22 October 2019




SUBJECTS: Liberals shortchanging TAFE and Training;drought;Medevac.

LAURA JAYES, HOST: TAFE spending will come under the microscope during Senate estimates this week with the Federal Government accused of shortchanging vocational education by $240 million in the last financial year. Labor argues the under-spend is not a new issue, claiming the Education Department has declined to spend close to a billion dollars in funding over the past five years. Joining me now is the Shadow Education Minister Tanya Plibersek - who has warned that there could be a tradie extension [extinction]. Tanya Plibersek, first of all, is there a reasonable explanation for this under-spend? Wouldn't you prefer the Government save this money then spend it frivolously?

TANYA PLIBERSEK MP, SHADOW MINISTER FOR EDUCATION AND TRAINING:Well that's not the choice that's on offer here. We've got an economy that's crying out for skilled workers, in one recent survey three quarters of employers said they couldn't find the skilled workers they needed. And we've got close to two million Australians who haven't got a job or want more hours of work. So we've got skills shortages right across the economy -mechanics, plumbers, electricians, carpenters, hairdressers, pastry chefs - there's so many areas where we've got skills shortages. So we've got desperate need for skilled workers, we've got Australians who want work or more hours of work and the Government has under-spent the TAFE and training budget. You talked about just over $200 million in the last year, but cumulatively over the recent years, over the last few years $919 million, close to a billion dollars under-spend. Now this comes on top of the cuts, we've been very critical of the cuts to TAFE and training - $3 billion of cuts - but this is money that the Government has promised, has set aside, has got sitting there ready to go and meanwhile our TAFE colleges are falling apart and we've got skills shortage across the economy.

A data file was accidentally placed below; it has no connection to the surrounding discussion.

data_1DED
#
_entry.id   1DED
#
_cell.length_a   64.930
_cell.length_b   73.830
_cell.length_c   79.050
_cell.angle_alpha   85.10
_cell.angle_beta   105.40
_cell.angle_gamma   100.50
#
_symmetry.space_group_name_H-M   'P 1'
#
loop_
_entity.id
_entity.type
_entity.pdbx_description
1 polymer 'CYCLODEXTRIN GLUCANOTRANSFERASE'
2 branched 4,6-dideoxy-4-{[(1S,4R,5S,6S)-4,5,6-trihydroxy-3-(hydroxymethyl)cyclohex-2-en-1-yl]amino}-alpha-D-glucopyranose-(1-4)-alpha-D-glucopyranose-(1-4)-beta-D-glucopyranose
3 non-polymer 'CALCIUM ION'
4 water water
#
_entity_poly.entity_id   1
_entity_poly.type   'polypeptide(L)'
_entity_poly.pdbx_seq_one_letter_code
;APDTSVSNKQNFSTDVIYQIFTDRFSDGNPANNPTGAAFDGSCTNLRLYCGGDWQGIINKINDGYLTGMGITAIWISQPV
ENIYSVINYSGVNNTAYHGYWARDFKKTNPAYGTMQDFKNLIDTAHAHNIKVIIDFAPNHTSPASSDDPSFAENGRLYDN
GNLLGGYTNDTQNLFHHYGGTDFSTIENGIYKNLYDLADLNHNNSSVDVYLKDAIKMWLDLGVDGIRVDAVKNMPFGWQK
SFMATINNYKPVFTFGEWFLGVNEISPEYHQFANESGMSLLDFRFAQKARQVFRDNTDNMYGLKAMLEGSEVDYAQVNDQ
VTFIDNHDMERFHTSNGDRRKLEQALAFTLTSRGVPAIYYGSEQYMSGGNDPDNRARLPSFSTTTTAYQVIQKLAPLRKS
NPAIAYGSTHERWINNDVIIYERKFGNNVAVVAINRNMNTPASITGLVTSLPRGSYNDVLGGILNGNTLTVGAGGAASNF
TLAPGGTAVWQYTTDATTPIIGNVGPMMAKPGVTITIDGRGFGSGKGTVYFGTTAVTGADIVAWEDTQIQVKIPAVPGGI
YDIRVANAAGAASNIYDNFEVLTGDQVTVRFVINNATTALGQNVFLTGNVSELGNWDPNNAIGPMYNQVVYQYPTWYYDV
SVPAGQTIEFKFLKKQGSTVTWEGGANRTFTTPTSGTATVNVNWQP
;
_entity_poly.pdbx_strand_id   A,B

JAYES: But these are demand-driven programs, so where should that $1 billion have been spent?

PLIBERSEK: Well, I think that's a very convenient explanation from the Government. If you are closing TAFE colleges, if you're cutting courses because the funding's not available, its pretty hard to meet demand in the community to do those courses. Right across these programs, you look at employers not taking out the opportunity to take on apprentices because the government has designed programs that are clunky, that are unworkable for employers. You've got examples of businesses that are in desperate need of staff that could make use of these programs but the programs are so badly designed that they don't, or they don't know about them. You've got people in regional communities who'd love to do the training to get a job, but don't have that training available to them anywhere near where they live. So these are deliberate, either deliberate decisions by the Government to under-spend or they're incompetent, but they're either mean or incompetent - it's one or the other.

JAYES: Why couldn't a simple explanation be that some Australians simply don't want to do those jobs where there are skill shortages? Look I'm at liberty to point out that this is not a problem unique to this particular government, I think that the figures show that under the previous Labor Government, you know there was a fall in apprenticeships by the tens of thousands as well.